Don't Pack a Sectional Warp
A bunch of us weavers were chatting, and not one of us knew why, when you use a sectional warp, you do not need to pack the layers with paper when you are beaming on. Why is that?
You don't need to pack a sectional warp beam (as long as you make sure that each layer of warp goes into its section like a flat ribbon of evenly spaced threads, filling the section entirely) because there is no way that any of the threads can drop out of their layer into a lower layer, disturbing their tension.
We pack the layers of warp on a non-sectional warp beam because it is very hard to achieve the even, tight, and complete spread of the warp threads that would keep all threads in their proper layer, especially the edge threads, which drop off the outside edges of the warp and therefore go on at a smaller diameter at the edges if there is no packing. The pegs in each section prevent the "falling off" of these edge threads. Even with a sectional beam, if the warp is very open and very long, it is possible that the threads won't pack evenly in each section. In that case, sectional beamers can insert sticks as they beam (since the pegs prevent inserting paper).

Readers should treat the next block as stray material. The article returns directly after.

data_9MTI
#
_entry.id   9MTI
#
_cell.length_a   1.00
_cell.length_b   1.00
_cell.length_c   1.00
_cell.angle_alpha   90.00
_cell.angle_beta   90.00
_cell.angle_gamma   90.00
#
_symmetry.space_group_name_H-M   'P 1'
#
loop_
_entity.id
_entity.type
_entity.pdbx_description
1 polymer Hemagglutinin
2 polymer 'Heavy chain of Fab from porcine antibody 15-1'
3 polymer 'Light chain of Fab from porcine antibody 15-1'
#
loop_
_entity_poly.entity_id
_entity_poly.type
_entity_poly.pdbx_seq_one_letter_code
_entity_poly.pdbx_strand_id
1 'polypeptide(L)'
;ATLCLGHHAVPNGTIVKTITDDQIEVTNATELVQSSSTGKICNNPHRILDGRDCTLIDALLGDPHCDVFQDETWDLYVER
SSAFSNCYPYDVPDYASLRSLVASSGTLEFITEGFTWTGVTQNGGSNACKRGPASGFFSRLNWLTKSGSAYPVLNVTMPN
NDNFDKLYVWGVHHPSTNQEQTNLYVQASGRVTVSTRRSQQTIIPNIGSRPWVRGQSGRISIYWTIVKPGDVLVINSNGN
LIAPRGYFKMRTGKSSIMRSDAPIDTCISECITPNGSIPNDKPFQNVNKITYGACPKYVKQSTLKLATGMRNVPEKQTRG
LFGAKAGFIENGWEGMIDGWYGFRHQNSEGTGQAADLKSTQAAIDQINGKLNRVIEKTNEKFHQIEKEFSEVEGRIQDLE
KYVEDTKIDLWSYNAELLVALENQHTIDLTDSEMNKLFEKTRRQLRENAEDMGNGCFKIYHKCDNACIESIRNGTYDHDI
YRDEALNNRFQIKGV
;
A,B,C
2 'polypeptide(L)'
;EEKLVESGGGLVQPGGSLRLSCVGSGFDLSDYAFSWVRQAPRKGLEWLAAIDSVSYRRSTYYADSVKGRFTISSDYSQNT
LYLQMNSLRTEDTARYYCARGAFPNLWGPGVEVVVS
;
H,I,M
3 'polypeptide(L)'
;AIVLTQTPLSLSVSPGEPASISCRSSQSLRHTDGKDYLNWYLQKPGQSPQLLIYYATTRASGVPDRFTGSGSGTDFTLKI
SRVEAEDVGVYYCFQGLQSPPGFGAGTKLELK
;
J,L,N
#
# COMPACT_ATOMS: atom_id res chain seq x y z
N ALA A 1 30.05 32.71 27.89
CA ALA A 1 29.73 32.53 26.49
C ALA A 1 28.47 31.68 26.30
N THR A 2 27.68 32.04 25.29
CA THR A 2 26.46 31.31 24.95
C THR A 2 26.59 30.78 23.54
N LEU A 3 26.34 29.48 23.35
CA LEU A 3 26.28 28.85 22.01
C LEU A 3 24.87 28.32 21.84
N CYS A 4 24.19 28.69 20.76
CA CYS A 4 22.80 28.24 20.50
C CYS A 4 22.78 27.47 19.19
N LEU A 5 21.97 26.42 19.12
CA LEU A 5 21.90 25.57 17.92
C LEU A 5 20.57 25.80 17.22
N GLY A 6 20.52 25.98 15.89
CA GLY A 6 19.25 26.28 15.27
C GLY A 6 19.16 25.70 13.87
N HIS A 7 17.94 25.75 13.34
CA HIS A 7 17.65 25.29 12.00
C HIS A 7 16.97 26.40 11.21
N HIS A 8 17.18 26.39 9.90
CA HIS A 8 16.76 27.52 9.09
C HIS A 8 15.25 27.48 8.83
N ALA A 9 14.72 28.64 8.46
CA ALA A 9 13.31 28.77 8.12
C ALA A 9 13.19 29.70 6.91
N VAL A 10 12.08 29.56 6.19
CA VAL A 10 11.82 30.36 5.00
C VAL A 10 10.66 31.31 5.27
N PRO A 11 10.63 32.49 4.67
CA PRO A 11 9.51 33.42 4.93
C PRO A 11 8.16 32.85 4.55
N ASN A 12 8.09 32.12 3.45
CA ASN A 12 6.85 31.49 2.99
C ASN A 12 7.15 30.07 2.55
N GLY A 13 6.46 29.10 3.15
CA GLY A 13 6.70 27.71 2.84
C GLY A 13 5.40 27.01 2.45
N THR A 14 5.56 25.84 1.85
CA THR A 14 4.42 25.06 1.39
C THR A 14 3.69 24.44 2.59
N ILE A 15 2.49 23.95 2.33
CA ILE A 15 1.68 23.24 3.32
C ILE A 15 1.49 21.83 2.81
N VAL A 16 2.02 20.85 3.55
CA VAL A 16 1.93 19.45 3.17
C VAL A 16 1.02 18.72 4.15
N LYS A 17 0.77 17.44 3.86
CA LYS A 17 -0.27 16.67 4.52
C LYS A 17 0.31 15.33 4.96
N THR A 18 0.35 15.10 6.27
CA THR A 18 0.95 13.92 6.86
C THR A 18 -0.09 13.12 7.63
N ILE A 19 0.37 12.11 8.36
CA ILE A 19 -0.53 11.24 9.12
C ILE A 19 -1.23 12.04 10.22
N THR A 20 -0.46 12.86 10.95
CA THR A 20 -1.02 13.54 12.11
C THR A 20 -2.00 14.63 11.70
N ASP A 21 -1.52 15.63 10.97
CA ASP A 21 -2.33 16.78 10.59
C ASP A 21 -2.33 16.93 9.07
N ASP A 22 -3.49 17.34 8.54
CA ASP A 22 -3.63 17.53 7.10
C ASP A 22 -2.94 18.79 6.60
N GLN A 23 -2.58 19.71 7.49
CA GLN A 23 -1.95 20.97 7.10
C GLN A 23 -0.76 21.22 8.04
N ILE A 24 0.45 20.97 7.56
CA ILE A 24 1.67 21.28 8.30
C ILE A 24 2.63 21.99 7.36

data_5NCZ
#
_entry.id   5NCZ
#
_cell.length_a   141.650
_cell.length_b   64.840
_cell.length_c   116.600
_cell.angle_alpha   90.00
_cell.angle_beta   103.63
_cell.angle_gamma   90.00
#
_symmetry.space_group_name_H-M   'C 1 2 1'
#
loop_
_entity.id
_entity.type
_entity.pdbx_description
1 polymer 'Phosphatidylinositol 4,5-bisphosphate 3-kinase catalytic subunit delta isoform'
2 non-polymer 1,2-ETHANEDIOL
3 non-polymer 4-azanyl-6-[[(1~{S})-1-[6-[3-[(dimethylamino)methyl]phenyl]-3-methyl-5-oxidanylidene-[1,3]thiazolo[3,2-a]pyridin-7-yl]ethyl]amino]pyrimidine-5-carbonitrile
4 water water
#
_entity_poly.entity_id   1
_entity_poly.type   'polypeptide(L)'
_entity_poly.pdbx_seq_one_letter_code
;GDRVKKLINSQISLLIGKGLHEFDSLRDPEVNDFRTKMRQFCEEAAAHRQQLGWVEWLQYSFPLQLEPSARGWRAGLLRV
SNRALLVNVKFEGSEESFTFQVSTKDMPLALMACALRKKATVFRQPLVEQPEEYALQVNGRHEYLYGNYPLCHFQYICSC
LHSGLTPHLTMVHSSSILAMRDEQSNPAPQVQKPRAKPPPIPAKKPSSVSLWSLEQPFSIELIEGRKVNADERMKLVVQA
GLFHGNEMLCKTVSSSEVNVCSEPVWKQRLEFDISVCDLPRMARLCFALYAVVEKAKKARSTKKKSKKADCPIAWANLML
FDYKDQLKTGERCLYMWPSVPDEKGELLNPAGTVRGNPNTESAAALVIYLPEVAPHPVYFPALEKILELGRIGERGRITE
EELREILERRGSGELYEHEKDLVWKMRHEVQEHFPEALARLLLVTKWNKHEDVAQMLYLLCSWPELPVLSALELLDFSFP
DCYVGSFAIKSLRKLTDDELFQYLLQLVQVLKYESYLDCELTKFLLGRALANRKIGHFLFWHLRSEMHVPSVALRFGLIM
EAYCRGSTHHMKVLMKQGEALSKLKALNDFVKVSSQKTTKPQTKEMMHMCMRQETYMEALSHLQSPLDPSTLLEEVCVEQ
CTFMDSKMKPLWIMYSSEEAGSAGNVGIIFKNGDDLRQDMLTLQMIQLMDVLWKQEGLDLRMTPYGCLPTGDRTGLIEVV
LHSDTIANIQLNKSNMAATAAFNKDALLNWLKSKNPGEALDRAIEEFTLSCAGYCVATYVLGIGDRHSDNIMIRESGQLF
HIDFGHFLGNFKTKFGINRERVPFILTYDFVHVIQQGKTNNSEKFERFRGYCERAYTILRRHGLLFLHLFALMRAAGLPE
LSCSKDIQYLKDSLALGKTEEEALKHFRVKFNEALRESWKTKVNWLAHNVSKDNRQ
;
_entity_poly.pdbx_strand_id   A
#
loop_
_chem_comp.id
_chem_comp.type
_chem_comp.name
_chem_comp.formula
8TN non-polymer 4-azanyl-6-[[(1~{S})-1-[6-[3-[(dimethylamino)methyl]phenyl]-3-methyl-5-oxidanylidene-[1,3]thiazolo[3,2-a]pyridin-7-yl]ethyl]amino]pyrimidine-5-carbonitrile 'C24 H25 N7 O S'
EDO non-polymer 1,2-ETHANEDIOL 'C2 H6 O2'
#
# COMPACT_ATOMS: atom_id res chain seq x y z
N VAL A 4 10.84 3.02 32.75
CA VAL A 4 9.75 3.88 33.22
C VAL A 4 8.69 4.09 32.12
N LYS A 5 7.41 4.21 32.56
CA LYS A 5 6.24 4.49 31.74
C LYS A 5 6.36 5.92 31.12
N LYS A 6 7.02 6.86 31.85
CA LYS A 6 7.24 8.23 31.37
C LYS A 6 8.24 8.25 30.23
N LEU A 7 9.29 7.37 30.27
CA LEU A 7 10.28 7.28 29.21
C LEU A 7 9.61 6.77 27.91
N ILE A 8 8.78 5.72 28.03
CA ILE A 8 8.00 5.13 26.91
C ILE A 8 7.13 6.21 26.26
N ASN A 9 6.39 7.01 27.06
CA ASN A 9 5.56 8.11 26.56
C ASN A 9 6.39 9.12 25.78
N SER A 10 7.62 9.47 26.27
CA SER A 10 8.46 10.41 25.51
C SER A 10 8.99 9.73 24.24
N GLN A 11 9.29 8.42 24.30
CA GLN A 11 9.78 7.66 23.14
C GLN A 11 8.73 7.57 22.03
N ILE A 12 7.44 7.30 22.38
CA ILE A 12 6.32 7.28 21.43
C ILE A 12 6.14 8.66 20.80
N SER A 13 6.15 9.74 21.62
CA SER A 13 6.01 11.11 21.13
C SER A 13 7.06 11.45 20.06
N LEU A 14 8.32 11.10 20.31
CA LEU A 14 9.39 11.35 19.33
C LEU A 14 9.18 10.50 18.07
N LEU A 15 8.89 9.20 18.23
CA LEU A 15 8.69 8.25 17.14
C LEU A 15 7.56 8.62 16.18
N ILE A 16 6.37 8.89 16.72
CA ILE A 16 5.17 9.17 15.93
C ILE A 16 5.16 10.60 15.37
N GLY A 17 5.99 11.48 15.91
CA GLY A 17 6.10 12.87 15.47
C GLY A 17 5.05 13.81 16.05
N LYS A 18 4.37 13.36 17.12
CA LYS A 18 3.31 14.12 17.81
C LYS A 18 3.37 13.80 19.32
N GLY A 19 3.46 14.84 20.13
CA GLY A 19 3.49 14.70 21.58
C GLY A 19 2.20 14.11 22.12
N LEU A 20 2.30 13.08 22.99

(Someone once showed me a method of beaming a non-sectional warp that made each successive layer on the beam narrower than the last. They warped back to front, sleying the warp in a reed instead of a raddle. Then, as the warp went on, they slowly changed the angle of the reed out of parallel to the back beam so that the changed angle of the reed made the warp narrower and narrower. The new positions of the warp threads kept them from cutting through the layers, and the narrowing edges prevented threads from dropping off. I thought it was clever.)